Can-making equipment is nothing if not specialized. Yet the subsystems found on these machines offer a number of design lessons that can be applied more broadly by any engineer working to improve the performance and reliability of high-speed equipment.

Consider, for example, the cam-driven ram actuators found on a can line’s necking stations. Mounted on a rotating turret and moving at up to 250 strokes/min, these rams push the round can shell onto a series of shaping dies that gradually reduce the diameter of the can to form its neck.

Traditionally, these rams consisted of a round pin that moved axially within a barrel-like steel housing, with a machined keyway to keep the pin from rotating. A pair of metal cam followers on the rear of the pin directly drive the ram.

Unfortunately, the traditional ram design suffers from three problems. For one, it requires aggressive lubrication to function properly and prevent ram and cam wear. Second, it lets the pin lift and twist in the barrel, causing premature wear. And finally, the traditional design limits the operating speed of the necker.

By eliminating the need for lubrication, we addressed all three problems with a new ram design that serves as a drop-in replacement for traditional units. Here’s how.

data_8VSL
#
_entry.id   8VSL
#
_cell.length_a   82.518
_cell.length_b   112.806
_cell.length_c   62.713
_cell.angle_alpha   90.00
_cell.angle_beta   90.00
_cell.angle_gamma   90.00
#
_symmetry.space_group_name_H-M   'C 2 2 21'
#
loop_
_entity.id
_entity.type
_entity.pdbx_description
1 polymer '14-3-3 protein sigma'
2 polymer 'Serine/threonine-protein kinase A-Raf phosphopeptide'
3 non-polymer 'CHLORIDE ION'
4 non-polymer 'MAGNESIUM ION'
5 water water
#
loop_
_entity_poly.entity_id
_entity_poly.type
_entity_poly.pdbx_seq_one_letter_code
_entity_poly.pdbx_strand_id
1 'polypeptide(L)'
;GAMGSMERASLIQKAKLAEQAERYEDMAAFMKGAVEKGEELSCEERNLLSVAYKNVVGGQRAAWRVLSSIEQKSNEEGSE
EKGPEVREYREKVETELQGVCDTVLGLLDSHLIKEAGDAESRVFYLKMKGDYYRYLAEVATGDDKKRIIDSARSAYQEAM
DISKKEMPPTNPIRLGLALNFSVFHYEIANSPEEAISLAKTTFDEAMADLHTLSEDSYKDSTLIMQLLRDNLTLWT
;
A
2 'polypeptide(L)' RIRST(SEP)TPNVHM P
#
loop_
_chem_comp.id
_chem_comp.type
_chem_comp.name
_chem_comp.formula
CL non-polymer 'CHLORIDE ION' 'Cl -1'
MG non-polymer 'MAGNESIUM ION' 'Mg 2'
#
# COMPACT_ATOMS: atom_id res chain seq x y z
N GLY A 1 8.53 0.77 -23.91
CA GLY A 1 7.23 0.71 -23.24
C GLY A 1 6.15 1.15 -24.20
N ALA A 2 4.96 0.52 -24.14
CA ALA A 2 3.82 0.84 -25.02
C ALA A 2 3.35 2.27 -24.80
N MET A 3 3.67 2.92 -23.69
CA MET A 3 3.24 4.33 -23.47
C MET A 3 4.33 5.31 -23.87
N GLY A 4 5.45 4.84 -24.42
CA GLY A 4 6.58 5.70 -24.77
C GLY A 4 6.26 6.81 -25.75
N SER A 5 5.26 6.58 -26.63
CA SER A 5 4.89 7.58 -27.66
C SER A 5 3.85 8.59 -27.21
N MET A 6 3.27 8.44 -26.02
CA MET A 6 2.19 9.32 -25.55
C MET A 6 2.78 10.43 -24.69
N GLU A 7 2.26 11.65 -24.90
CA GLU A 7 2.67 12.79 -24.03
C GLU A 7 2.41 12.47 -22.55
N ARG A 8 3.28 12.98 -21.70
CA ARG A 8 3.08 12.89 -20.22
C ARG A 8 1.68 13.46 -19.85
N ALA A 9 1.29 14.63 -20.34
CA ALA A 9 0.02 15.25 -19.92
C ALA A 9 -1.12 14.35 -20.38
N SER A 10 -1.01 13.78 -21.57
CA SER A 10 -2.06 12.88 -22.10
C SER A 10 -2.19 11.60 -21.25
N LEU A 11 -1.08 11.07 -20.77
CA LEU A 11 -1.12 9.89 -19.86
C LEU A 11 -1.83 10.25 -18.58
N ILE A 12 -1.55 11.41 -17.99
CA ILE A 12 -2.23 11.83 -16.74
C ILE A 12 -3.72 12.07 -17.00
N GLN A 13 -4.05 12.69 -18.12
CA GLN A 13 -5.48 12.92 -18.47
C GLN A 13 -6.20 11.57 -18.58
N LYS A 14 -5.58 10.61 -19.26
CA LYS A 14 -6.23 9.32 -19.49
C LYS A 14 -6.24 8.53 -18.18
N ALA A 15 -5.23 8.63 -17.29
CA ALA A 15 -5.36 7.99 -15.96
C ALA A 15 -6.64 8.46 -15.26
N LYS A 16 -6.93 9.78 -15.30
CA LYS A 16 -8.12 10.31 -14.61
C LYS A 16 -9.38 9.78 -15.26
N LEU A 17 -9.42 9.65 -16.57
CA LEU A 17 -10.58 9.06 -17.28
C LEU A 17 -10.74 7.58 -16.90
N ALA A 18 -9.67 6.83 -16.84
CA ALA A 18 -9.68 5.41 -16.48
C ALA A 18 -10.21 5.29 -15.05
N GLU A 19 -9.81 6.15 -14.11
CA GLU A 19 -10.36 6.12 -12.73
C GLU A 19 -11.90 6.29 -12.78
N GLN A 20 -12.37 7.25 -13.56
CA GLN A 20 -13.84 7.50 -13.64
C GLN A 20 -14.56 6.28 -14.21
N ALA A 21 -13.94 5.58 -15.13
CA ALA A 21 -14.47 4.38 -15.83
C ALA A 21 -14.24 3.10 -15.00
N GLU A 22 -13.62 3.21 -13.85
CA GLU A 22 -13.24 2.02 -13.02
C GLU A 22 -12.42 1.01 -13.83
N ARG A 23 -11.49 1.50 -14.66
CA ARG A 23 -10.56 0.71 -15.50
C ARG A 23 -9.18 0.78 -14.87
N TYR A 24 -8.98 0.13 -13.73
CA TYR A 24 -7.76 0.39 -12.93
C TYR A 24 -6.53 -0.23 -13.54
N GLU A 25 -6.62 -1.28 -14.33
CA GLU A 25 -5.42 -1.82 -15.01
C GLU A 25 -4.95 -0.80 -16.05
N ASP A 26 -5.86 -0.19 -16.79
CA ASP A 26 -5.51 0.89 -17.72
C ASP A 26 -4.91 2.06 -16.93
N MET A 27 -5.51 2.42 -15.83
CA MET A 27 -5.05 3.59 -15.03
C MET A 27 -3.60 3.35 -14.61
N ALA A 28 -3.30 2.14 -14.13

Excess wear

Can-making machines run around the clock and typically produce between 2,000 and 3,000 cans/min. One of the chief problems with the traditional design was its propensity to wear out prematurely, despite lubrication.

We analyzed the wear patterns and found that much of it came from an obvious source — metal-on-metal contact between the pin and barrel, and between the cam followers and drive cams. Without lubrication, the ram would quickly fail.

A less-obvious source of wear emerged from a finite-element analysis of the ram. We simulated not only the forces needed to extrude the can neck but also the related centrifugal and acceleration forces. What we found was that the ram deflected upwards and twisted. This deflection significantly increased the effects of metal-on-metal wear throughout the ram assembly. In particular, centrifugal and acceleration forces contributed to wear on the leading edge of the ram body and its keyway, resulting in a telltale “pleating defect” on the can neck.

With all the metal-on-metal contact, ongoing lubrication of the ram and cam followers was essential. That’s why these machines typically have costly automated lubrication systems.

Better materials, less weight

Solving the wear problem involved a change in the ram’s materials and pin geometry. By moving to an aluminum ram and square pin, we cut ram weight by 60% for an equal reduction in centrifugal and pin-acceleration forces. The square shape also better guides the pin during extrusion cycles and distributes forces evenly over a larger area, further diminishing the potential for wear.